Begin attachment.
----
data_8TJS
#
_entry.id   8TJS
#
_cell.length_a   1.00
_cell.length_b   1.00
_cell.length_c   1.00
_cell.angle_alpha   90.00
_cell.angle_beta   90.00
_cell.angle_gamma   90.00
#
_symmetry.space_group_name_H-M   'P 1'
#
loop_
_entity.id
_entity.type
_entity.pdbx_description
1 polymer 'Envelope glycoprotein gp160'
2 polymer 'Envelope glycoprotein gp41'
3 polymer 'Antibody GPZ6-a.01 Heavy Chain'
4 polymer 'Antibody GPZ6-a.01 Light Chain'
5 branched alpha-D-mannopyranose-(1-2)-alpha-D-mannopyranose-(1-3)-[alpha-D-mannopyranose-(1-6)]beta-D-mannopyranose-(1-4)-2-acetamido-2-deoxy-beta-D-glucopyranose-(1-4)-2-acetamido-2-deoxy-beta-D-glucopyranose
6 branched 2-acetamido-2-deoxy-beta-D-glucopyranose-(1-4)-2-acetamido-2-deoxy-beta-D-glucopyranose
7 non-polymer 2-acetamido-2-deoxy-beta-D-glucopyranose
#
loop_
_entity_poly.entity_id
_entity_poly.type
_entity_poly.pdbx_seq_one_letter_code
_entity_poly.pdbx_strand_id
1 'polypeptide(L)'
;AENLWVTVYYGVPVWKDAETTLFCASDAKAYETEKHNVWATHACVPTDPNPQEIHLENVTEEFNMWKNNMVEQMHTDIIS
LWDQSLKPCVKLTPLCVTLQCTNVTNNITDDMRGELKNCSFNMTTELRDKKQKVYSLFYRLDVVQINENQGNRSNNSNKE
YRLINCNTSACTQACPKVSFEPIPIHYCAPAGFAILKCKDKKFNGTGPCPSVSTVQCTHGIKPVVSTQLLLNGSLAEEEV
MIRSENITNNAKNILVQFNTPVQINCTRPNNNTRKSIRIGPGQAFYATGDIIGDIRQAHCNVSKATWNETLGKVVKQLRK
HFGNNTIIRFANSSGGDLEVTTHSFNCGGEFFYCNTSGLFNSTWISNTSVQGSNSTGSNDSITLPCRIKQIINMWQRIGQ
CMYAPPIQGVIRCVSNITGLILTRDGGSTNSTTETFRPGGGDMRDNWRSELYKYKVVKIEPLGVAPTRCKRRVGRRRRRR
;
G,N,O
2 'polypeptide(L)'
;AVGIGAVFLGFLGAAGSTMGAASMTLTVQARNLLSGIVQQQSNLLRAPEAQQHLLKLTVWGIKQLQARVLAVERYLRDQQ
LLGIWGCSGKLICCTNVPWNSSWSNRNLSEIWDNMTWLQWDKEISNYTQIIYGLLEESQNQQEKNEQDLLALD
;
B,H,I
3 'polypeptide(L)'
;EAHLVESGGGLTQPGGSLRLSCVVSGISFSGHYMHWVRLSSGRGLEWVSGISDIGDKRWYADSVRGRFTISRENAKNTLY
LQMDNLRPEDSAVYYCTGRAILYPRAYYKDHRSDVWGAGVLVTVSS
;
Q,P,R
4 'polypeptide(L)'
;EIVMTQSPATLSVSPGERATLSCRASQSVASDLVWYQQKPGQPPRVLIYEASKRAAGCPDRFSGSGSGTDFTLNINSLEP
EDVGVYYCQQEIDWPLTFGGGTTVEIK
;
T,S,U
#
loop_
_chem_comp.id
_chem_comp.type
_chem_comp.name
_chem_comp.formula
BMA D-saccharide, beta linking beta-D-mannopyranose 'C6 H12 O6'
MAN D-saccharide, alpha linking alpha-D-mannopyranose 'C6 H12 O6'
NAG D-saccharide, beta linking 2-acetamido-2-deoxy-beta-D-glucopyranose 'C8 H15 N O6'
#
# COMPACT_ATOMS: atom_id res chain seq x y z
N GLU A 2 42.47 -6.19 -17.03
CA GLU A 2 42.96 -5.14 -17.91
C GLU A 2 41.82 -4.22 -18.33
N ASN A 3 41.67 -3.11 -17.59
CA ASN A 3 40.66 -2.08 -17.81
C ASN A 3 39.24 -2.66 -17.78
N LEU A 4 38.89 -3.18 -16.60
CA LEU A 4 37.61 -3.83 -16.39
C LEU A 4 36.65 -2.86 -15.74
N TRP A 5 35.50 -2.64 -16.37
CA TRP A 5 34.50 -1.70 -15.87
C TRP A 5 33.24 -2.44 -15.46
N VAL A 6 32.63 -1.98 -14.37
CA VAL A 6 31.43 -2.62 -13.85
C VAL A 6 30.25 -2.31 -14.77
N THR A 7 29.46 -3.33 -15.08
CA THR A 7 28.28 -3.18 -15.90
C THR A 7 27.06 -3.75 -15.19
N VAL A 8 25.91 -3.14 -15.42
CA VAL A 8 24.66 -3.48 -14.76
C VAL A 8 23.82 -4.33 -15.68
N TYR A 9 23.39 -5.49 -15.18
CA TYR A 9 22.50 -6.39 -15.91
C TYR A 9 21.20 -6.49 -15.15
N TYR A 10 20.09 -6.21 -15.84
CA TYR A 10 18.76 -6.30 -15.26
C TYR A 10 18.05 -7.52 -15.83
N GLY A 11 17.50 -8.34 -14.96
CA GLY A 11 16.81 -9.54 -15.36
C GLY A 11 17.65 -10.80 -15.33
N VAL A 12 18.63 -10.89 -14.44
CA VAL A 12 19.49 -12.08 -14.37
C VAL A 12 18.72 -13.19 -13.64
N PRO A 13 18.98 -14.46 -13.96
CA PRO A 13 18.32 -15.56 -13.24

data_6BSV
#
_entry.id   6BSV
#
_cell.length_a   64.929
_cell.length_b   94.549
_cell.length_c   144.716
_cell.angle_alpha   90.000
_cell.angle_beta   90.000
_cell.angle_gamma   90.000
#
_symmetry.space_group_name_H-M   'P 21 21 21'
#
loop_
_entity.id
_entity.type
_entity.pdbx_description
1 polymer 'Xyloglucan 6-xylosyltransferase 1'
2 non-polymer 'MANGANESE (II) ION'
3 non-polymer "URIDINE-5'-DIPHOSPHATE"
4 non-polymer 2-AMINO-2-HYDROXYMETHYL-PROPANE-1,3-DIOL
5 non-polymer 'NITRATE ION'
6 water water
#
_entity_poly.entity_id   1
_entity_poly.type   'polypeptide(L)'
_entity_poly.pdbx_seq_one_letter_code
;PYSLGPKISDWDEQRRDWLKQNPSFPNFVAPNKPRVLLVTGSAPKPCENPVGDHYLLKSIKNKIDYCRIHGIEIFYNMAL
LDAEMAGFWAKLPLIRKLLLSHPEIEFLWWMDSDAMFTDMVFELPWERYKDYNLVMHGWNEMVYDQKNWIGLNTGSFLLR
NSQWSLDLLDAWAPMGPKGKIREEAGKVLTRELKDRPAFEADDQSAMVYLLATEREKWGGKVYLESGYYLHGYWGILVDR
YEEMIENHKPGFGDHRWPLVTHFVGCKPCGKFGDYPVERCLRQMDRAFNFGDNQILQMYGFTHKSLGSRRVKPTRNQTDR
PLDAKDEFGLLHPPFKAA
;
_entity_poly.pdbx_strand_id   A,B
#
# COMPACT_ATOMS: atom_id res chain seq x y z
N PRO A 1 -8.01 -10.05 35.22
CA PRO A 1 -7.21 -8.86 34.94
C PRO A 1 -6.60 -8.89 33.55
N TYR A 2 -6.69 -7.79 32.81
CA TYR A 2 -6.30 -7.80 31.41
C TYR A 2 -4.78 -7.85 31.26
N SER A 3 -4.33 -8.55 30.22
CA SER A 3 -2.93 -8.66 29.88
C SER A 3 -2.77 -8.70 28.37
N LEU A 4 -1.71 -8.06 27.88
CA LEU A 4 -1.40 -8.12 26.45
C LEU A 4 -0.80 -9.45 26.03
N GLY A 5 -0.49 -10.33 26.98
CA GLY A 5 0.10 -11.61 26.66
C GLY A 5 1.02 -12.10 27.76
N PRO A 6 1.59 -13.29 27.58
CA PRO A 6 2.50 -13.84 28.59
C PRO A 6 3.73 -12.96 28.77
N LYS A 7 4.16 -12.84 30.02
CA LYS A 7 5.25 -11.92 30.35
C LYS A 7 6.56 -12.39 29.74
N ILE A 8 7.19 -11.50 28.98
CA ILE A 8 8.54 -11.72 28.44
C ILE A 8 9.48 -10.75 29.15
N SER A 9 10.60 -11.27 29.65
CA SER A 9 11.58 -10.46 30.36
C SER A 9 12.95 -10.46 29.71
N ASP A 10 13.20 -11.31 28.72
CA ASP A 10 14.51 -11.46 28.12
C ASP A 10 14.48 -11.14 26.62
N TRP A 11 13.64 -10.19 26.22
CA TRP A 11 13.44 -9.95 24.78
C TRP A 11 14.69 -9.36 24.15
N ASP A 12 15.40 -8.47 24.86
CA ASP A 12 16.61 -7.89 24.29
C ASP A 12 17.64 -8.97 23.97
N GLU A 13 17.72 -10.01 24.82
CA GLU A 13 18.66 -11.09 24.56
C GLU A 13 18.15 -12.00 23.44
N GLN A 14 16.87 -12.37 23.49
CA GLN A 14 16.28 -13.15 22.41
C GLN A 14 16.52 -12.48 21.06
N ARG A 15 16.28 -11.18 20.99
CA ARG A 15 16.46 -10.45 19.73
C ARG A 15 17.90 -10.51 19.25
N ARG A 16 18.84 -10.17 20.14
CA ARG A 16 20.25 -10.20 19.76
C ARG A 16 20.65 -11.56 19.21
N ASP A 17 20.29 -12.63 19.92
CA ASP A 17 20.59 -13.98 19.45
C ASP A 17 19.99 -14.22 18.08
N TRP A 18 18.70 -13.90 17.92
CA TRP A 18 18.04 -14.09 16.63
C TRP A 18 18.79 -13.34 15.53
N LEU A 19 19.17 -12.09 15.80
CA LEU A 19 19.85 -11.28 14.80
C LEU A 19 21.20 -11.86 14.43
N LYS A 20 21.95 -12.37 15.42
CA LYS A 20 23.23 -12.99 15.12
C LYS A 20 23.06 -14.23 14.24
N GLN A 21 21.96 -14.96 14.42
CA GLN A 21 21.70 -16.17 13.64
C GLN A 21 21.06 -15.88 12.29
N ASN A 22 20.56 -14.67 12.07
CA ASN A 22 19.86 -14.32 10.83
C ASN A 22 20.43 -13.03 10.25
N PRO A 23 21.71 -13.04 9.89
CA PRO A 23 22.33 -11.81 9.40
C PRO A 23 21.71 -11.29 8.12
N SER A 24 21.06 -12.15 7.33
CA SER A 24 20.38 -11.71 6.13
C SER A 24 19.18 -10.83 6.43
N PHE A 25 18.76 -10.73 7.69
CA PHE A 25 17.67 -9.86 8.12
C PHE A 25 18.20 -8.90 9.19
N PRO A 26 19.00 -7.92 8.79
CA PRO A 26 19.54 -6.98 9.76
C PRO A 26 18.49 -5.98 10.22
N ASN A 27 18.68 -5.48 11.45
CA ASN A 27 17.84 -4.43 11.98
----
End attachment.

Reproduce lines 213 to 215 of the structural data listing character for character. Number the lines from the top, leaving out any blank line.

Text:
CA PRO A 26 19.54 -6.98 9.76
C PRO A 26 18.49 -5.98 10.22
N ASN A 27 18.68 -5.48 11.45